You see, I'm not surprised either. I'd be shocked if I was.

A friend of mine in London suggested that if Wilhelm and Oliver were single, they would still have treated me the same. Her theory was: the women they don't push are the ones they want to sleep or get with. Those women are in the wife or girlfriend category. I was in the sister, daughter, tomboy segment. Either that, or men relate to me like and equal or worse, one of the guys.

Despite my long dark beach wavy hair a la Gisele Bundchen and my Rachel Zoe inspired dress style, complete with careful application of MAC Cosmetics to give me those smokey cat eyes ... energetically ... men respond to me as if I were sexually androgynous. They demand performance from me because I have no sexual allure to them even if I walked around in four inch heels. Basically, my London pal told me tame my alpha bitch if I ever wanted a man to love me or at least see me as someone they would want to hook-up with. My response - the hell with high heels they hurt my feet!

The other women they don't want to upset or become mad at them because they may want to date or marry them someday. Curious if this was true, and in true Athena fashion, I asked Thor (German-Scandinavian-American polo player and Stanford grad turned investment banker), Patrick (Irish-American doctor from Boston who goes to Dublin every summer), and Douglas (the French-American CPA who grew up around the world but was born in New York), their honest thoughts.

I promised I could take it. They knew it. I asked them independently. All three of them disagreed with my London pal's theory. Assuming these men were honest their conclusion was: I carried myself with a confidence, directness, and intelligence without apology. Fundamentally, my energy has a response that is more respectful of my space and makes me immune to being objectified. They all suggested, however, that when I am socializing to turn off Athena and be more of the Carrie Bradshaw I was when I was partying in New York earlier in life.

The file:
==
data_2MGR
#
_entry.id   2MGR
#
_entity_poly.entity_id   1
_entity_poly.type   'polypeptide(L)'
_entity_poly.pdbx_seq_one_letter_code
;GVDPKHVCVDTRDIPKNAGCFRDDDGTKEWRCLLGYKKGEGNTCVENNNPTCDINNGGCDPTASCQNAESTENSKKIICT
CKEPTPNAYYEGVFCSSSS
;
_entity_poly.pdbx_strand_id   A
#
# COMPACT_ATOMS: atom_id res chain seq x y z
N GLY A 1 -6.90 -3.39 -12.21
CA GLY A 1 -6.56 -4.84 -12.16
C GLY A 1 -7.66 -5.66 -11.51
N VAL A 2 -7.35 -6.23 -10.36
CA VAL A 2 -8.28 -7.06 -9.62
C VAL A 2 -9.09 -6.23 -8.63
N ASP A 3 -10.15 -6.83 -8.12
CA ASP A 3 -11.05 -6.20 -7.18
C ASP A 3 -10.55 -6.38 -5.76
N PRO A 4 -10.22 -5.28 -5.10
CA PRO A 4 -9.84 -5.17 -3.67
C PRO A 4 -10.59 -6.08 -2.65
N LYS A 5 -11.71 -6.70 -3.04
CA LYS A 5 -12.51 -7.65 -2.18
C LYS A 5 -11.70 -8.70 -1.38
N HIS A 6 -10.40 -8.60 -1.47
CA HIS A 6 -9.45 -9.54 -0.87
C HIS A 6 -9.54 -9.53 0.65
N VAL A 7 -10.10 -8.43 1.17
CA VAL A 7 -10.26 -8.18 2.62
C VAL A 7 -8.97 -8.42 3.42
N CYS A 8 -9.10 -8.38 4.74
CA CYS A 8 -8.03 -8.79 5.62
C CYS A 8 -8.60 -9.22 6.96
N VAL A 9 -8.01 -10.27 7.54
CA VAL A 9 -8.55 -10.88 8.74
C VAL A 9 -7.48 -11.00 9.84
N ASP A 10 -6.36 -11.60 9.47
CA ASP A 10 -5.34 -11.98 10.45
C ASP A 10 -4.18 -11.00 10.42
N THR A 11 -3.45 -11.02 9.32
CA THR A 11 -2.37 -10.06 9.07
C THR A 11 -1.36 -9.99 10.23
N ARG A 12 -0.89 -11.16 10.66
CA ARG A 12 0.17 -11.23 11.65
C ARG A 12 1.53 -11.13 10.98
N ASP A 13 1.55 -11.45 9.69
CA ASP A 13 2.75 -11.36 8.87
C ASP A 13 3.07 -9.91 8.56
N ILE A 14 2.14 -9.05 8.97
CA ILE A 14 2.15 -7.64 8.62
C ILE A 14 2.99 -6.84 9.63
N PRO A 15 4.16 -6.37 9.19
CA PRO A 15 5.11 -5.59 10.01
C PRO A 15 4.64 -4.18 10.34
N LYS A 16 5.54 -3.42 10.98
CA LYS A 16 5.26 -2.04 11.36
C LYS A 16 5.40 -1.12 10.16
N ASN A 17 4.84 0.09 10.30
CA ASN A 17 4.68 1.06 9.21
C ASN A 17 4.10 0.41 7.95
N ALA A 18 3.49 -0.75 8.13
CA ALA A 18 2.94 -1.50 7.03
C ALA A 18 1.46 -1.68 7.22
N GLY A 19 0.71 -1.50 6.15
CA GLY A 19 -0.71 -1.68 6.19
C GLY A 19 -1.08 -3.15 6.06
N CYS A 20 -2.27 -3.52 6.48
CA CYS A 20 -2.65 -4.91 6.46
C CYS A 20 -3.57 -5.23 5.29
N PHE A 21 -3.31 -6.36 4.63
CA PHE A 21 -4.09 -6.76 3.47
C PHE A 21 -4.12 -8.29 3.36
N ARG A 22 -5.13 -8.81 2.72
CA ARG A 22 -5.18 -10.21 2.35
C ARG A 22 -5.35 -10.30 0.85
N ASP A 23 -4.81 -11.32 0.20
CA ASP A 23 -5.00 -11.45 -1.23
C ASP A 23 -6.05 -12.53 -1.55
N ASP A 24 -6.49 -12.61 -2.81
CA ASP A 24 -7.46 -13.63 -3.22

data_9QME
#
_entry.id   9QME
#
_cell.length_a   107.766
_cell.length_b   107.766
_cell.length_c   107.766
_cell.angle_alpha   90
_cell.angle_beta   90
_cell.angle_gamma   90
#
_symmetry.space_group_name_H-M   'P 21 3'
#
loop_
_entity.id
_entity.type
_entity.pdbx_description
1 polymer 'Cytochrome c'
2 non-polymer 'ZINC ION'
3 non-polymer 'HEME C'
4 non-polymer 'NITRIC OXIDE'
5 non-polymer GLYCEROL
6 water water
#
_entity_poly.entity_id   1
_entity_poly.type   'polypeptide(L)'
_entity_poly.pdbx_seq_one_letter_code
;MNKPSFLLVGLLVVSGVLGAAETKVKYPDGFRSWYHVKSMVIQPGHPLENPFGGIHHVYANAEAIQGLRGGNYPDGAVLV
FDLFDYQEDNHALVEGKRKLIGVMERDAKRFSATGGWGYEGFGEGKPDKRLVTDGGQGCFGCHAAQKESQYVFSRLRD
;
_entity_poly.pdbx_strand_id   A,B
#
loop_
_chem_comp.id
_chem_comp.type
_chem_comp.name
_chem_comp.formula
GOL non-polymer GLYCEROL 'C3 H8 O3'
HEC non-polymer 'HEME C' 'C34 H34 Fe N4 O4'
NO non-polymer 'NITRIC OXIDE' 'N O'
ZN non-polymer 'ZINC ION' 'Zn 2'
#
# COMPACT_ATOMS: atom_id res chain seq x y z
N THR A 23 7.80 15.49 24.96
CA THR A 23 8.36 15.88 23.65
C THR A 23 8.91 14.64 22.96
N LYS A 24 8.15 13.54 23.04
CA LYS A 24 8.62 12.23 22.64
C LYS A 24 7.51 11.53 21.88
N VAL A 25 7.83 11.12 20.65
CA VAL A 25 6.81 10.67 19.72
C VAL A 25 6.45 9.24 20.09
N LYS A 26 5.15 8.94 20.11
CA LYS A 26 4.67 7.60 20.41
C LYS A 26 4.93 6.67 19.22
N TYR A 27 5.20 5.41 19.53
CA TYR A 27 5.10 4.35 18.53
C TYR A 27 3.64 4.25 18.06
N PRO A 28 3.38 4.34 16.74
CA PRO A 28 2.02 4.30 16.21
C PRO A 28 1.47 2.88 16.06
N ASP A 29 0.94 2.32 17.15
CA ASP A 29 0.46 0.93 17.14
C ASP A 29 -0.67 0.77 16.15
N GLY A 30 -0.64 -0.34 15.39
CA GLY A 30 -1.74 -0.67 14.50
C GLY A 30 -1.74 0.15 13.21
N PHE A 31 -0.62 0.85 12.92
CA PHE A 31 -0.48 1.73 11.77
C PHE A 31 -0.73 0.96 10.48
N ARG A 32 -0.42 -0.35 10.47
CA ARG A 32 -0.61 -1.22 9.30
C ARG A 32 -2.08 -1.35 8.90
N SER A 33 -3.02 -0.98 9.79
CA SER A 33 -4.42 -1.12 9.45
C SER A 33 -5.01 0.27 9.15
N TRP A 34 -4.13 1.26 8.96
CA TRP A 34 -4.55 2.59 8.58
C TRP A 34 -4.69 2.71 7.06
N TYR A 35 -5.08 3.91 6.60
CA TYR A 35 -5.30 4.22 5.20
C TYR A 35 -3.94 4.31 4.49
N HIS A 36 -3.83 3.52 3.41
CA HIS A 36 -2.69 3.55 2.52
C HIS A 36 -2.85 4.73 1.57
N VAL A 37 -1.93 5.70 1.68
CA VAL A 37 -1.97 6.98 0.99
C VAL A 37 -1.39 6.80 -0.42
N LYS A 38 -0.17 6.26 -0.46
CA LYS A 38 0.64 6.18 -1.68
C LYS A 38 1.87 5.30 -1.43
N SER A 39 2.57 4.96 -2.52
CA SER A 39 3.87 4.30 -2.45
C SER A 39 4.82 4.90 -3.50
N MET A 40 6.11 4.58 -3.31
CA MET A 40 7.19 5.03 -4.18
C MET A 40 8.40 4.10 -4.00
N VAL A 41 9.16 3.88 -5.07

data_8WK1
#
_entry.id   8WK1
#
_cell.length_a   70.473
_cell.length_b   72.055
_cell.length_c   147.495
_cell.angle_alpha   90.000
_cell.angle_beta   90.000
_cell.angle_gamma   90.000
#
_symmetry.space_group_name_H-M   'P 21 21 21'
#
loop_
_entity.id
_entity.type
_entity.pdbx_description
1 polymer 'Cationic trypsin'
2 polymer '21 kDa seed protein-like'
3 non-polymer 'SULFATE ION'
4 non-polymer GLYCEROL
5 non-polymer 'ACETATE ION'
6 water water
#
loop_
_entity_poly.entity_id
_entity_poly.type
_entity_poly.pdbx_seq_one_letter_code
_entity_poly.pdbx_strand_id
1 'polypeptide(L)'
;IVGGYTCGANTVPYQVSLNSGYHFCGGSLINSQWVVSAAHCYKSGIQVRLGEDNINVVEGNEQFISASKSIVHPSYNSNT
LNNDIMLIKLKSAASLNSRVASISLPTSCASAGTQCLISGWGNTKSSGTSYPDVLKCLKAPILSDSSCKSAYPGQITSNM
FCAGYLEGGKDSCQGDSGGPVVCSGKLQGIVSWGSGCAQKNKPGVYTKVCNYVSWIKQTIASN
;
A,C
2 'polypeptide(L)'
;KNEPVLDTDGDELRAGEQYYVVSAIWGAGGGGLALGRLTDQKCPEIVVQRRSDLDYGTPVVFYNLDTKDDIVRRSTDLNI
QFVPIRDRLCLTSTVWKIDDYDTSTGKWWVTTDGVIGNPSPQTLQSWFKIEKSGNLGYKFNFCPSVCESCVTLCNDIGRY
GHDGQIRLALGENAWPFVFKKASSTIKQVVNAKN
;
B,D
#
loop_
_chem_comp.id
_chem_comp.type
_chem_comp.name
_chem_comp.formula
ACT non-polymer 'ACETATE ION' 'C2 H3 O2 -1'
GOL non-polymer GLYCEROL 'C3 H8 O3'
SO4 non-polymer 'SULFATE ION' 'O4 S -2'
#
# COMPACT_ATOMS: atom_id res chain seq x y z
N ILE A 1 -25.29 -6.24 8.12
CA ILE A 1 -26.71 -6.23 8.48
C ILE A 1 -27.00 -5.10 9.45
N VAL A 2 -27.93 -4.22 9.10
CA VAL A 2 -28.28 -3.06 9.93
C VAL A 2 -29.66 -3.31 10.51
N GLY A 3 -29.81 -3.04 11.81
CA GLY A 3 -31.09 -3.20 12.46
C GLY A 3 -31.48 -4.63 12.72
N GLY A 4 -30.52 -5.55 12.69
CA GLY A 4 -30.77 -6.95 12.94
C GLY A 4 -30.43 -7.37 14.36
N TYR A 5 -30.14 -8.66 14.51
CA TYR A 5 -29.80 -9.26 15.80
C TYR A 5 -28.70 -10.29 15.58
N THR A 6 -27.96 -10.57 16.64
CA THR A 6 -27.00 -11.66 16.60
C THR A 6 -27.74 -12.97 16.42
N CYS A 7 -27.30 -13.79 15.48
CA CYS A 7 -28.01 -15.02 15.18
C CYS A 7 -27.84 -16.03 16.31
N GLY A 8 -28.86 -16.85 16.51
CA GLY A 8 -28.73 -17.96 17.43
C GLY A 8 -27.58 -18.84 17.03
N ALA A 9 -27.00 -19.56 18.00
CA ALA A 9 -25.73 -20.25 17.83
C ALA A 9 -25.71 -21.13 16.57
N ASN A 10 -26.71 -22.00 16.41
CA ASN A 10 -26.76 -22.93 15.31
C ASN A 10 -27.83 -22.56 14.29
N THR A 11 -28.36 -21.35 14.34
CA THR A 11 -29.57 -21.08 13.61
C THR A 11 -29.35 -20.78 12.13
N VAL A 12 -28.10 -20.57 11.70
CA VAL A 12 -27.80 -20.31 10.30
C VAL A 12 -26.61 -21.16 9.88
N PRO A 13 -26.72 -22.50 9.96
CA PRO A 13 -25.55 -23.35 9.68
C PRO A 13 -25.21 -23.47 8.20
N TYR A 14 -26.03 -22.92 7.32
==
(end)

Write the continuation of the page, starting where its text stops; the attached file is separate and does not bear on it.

I agree. I love being Carrie. So much so that watching the Carrie Diaries has me wishing those days and wanting to be jailbait once again. Just like the Mia in "Fish Tank" as long as the older man is Michael Fassbender. Hee hee.

I'll let you in on a secret: When I lived out East, and was emulating Sex and the City in my own way, I never had to cook dinner, because if I was too tired I went on a date. The guy got nothing more than a handshake and I'd cab home. In my youth, I must have had some magic, or played Carrie so well that I went on dates to places like Tavern on the Green with doctors, dentists, investment bankers, real estate investors, etc. How did I land them? Funny enough, at business networking events.

Then there the time I met a man who was 46 but looked 36. I was 21. He and I happened to be at two different business conferences in the same hotel. His name was Jonas. Jonas walked right up to me and asked me out. He lived in Chicago while I was in New York. We had dinner two nights in a row, nothing else, never even kissed him, and then he returned to the Windy City. For the next six months he would send me cards and cute voicemails. Why? Jonas was a former Marine and I reminded him of, in the words of the Bruce Springsteen song, "a woman he loved Saigon". Oh geez.  He stopped calling when I told him that I met a man named Geoffrey.

Oddly enough: I'm pretty much look and act and dress the same from a decade ago. It's just that now, I'm not interested in dating for fun.Besides, I still haven't figured out why men get interested in me. I really don't get it.

Athena either stays as is or becomes Atalanta from the mythical tale of the Golden Apples. Atalanta refuses to marry a man unless he can beat her in a track and field race. Divine intervention from Aphrodite is what is needed to get Atalanta partnered up.

My point is, Margaret Thatcher did have Dennis, but men like him belong to another time and place. Wilhelm and Oliver married young and their wives and I got along because we were so similar. So, I'm thinking that I'll have to take more trips to Europe, if I want to end up like Atalanta.

Similar to Atalanta, I'll need some golden apples too, or my archetype needs to shift from daughter and sister to wife and mother. There is a reason why single women have their father's surname while married ones take their husband's. Traditionally, the father gives a bride away to her husband because it's a transfer of property. A woman physically goes from her father's home to her spouse's house. She also transitions that way psychologically. Athena the archetype is a grown woman who becomes independant of her father but doesn't replace him as the most important man in her life. In my case, having two, renders a husband redundant.

Book me on that Luftansa flight! Mein freunde Stephanie said that the men in Berlin look like Michael Fassbender. JA!